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Birhanu Bitew

November 23rd, 2023

A conflict between the Amhara Fano and the government is the latest challenge to Ethiopia

10 comments | 69 shares

Estimated reading time: 5 minutes

Birhanu Bitew

November 23rd, 2023

A conflict between the Amhara Fano and the government is the latest challenge to Ethiopia

10 comments | 69 shares

Estimated reading time: 5 minutes

The Amhara people of Ethiopia are currently stuck in a conflict with the central government that is creating a humanitarian disaster. It’s not long ago they were fighting on the same side, writes Birhanu Bitew.

Who are the Fano?

The Amhara Fano are a paramilitary group formed to fight against the Ethiopian government, which has been accused of committing genocide against the Amhara. Fano is an Amharic term for volunteer fighters. Volunteer fighting against external foes and domestic oppression has long been the norm of collective resistance in Amhara culture.

The Amhara rulers, for example, adopted the Fano style of military mobilisation in the sixteenth century to impede the Oromo migration aimed at acquiring the resource-rich territories of Abyssinia and indiscriminately killing the inhabitants. In the second quarter of the twentieth century, Amhara youngsters became a Fano to liberate Ethiopia from Italy’s brief occupation.

The current Amhara Fano, which emerged from the ashes of the 2015 Amhara protests against the dictatorial leadership of the Tigray Peoples Liberation Front (TPLF), draws its ideological and organisational roots from history. Fighting spirit, a desire to sacrifice one’s life for the country and aversion to any form of injustice are all virtues that members of the Amhara Fano claimed to have inherited from their forebears.

The goal of the Amhara Fano is to end the systemic oppression directed against Amhara and to save Ethiopia from balkanisation, as its motto states: ‘Our starting point is Amhara, and our end point is Ethiopia’. Because Abiy is failing to respond to the Amhara questions and has deployed his troops in the Amhara region, the Amhara Fano now feel compelled to fight back.

The Amhara Fano and Abiy Ahmed

In his inaugural speech, Abiy promised to end authoritarianism, ethnic politics and any forms of maladministration. He swore that his administration would treat Ethiopians of all ethnicities equally, free political prisoners, permit exiled political groups to return home, and, most crucially, appeared to emphasise the importance of working for Ethiopian unity under his controversial “Medemer” (synergy) doctrine. However, the honeymoon period of his promised political openness vanished quickly.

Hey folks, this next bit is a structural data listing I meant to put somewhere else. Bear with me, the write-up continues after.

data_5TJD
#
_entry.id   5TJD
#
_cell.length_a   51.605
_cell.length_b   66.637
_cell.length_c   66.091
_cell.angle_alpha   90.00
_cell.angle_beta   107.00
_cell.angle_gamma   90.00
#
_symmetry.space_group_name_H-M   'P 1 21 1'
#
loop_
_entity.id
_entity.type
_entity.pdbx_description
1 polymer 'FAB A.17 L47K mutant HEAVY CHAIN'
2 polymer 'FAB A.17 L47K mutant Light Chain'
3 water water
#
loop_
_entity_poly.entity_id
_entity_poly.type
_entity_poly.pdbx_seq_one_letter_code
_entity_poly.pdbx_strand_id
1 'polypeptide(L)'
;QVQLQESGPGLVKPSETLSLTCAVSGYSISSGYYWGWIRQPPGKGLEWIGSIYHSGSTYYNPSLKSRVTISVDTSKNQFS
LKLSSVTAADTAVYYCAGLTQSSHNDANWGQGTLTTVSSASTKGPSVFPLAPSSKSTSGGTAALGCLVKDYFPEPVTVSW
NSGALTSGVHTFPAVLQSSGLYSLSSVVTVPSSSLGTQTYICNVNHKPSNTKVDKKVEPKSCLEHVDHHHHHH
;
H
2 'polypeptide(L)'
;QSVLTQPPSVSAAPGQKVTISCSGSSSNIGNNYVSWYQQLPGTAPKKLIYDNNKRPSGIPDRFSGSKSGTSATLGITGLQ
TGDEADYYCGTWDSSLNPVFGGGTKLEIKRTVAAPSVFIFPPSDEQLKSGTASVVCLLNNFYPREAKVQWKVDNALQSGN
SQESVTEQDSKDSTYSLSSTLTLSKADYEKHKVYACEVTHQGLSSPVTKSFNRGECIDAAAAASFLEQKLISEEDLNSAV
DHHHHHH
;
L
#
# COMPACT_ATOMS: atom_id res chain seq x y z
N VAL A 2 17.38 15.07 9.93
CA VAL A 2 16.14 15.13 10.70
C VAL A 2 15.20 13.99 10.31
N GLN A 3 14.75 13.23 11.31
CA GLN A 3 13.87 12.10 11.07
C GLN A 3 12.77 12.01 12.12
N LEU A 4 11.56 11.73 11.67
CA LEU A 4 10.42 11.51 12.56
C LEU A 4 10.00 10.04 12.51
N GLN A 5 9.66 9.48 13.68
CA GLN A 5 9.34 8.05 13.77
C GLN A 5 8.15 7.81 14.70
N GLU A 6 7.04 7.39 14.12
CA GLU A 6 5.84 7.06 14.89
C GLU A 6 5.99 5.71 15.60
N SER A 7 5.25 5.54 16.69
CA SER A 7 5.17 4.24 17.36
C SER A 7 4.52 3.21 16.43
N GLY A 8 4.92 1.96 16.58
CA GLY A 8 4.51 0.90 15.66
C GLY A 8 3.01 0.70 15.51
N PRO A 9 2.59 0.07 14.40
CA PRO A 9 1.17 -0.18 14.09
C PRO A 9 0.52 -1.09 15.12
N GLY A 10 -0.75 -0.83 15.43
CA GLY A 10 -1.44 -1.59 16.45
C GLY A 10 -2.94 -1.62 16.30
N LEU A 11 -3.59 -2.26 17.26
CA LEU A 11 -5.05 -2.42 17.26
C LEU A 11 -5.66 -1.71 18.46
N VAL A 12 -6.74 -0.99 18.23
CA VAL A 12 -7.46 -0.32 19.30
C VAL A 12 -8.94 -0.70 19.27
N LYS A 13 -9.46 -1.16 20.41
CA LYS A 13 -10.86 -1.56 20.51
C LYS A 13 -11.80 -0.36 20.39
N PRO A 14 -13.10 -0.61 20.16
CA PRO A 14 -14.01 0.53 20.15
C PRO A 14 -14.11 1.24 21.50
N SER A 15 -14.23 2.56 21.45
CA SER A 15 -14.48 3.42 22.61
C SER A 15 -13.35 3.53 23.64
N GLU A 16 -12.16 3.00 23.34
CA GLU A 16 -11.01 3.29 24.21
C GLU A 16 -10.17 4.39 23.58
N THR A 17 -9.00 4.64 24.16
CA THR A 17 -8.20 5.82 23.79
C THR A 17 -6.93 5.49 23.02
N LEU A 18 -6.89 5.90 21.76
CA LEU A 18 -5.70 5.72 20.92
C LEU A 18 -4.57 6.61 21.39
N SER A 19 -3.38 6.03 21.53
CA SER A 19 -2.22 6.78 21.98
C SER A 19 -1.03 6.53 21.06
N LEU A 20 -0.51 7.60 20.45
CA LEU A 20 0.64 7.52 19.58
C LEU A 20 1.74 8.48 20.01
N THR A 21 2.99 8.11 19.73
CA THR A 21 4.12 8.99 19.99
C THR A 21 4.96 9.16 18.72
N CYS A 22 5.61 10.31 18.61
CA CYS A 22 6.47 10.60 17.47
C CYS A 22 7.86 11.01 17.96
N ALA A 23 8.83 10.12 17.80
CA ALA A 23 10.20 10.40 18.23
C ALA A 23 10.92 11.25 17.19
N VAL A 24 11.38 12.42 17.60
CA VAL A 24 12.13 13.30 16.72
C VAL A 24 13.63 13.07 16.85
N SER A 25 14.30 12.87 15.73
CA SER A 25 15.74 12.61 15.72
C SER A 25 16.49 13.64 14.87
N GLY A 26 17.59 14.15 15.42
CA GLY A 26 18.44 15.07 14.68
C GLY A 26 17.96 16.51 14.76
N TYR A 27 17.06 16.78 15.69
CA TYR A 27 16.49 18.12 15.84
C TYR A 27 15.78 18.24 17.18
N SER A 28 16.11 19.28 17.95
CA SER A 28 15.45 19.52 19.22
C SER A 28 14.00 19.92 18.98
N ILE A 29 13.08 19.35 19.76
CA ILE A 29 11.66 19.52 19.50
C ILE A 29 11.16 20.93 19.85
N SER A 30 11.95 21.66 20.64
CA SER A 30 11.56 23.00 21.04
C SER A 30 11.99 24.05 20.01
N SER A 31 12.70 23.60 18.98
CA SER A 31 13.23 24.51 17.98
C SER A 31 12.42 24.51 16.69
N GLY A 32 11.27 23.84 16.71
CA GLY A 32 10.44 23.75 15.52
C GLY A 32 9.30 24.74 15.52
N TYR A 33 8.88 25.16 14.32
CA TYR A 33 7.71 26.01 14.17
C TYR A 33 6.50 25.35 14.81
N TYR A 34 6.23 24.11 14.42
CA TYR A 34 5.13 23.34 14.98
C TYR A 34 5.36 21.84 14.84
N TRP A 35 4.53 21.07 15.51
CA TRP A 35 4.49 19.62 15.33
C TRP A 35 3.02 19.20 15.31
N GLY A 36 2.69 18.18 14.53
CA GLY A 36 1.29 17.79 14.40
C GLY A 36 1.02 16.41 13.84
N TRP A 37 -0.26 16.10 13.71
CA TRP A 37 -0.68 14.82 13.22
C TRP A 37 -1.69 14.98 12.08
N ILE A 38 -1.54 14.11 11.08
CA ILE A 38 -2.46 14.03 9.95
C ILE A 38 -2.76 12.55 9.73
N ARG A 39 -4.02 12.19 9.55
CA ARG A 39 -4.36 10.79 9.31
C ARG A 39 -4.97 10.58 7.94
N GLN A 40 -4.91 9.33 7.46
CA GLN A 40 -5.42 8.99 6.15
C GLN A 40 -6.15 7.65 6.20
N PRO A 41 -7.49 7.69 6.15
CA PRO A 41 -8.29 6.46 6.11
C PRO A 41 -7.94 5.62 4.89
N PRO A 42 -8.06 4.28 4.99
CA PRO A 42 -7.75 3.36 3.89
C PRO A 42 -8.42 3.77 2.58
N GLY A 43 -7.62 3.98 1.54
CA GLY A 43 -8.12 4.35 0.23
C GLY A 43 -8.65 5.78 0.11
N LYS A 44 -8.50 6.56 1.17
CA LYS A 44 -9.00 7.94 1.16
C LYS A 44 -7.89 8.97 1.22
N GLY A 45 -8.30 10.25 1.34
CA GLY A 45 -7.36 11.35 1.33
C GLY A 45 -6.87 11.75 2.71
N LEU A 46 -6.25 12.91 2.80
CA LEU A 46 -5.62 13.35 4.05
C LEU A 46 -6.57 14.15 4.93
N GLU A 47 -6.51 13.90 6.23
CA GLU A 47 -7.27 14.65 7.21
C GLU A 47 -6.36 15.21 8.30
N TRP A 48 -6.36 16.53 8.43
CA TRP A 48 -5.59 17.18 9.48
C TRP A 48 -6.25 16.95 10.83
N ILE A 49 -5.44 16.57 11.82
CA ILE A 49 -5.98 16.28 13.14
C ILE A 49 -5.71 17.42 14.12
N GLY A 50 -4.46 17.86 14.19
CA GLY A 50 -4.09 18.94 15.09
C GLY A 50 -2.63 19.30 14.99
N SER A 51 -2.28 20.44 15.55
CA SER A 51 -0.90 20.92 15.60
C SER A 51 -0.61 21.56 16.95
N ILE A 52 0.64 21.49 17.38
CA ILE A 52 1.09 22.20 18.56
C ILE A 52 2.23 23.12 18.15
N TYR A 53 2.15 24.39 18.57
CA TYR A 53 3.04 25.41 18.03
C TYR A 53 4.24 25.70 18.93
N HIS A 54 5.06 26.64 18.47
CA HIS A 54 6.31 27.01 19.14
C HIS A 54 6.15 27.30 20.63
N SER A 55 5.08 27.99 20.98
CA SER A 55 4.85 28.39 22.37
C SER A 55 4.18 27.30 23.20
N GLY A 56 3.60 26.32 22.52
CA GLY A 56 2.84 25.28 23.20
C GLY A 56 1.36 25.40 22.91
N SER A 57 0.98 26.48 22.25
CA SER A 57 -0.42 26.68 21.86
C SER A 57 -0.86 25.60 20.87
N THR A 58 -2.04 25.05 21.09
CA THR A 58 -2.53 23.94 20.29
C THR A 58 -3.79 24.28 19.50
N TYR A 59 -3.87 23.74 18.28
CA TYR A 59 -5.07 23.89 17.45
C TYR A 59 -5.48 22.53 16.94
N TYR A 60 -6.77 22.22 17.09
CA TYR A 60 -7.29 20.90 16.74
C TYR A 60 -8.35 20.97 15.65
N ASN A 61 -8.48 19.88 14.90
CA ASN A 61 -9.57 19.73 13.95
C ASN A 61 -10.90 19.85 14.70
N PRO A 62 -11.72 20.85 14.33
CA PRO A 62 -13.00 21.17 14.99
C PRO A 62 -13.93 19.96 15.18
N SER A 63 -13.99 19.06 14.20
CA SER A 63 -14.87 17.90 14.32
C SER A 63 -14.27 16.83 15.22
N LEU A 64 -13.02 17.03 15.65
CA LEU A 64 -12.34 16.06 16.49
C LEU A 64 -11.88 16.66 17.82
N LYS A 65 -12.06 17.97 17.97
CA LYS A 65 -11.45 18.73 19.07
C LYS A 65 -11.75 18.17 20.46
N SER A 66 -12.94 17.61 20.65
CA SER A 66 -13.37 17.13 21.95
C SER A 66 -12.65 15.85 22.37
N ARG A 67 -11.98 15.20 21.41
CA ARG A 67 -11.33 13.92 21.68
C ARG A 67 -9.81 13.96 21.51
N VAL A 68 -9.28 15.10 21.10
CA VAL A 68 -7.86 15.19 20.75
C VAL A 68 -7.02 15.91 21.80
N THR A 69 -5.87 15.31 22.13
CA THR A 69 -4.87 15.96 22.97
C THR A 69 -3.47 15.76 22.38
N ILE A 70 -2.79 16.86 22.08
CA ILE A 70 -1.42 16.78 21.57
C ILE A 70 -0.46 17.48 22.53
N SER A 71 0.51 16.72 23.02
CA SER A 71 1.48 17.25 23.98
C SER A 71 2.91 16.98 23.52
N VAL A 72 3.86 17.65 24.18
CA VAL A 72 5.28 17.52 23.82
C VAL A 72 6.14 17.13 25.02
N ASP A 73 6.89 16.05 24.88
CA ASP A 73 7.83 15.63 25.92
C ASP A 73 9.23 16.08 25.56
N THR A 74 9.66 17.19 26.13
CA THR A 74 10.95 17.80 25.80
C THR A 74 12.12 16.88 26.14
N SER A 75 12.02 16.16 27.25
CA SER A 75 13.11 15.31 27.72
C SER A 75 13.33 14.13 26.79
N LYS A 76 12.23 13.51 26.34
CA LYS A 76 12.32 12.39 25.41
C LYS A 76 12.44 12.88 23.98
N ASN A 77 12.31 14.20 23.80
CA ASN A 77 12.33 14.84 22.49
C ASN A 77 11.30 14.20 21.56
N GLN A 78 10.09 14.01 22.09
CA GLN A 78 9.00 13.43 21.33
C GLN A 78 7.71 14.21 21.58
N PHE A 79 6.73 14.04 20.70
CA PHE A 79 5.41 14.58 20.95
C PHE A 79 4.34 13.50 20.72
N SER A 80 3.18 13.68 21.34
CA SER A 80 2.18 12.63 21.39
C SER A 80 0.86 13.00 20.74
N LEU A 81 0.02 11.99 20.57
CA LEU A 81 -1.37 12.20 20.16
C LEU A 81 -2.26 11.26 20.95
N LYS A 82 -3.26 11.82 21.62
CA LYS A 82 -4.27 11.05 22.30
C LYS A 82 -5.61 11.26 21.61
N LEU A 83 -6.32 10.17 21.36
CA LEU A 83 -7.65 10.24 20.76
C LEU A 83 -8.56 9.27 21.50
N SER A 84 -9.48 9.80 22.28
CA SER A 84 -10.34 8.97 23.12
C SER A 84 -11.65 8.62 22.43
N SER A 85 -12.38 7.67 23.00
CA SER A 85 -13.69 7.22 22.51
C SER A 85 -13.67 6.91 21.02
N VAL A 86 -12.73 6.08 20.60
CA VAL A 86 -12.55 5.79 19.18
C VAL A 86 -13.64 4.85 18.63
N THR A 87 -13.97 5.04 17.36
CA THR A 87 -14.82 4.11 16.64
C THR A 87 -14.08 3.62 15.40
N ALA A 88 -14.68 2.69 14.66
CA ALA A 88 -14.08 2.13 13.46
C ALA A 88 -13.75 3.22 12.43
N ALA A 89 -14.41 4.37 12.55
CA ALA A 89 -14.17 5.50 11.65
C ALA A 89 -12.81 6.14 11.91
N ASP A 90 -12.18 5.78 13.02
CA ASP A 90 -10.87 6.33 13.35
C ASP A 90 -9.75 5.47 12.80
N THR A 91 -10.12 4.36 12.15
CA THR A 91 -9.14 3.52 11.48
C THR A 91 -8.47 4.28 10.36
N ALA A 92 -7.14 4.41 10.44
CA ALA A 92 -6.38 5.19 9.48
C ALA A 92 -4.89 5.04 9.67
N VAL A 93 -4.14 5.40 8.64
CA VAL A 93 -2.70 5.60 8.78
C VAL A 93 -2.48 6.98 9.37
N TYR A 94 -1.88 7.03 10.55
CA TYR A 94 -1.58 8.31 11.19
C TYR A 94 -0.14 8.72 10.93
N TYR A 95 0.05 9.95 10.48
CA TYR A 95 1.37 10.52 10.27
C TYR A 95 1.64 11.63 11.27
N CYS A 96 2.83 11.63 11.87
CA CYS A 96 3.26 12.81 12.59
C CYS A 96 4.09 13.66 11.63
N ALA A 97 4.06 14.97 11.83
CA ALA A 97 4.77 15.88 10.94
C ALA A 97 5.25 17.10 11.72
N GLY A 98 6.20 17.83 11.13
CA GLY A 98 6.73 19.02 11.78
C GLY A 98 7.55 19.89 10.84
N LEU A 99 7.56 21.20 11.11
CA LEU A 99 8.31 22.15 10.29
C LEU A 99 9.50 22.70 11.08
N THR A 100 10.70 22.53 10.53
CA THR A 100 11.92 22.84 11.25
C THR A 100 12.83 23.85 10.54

His failure to accommodate political differences, in particular, drove Ethiopia into a devastating civil war in November 2020 between the TPLF and the central government. To defeat the TPLF force, Abiy made a temporary alliance with the Amhara Fano. Because of territorial disputes and the TPLF’s anti-Amhara sentiments, Abiy was able to rally the Amhara Fano against the latter. Abiy’s administration promised the Amhara Fano that it would return the TPLF-annexed territories of Wolkayt and Raya to the Amhara region. It also allowed this para-military group to possess what it captured, primarily military weaponry. This alliance weakened the TPLF’s power, forcing it to agree to disarm the Tigray Special Force in the November 2022 Pretoria Agreement.

The Pretoria agreement ended the conflict between the TPLF and the central government but caused a deterioration in the relations between Abiy’s administration and the Amhara Fano. Even though forces such as the Amhara Fano, the Amhara Special Force and the Amhara militia helped to undermine the TPLF’s power, the central government refused Amhara involvement in the peace process. The Amhara political forces felt betrayed, resulting in the crumbling of the marriage between the Amhara Fano and Abiy’s administration. Political tensions erupted, culminating in a military conflict that has been raging since April 2023.

Drivers of the conflict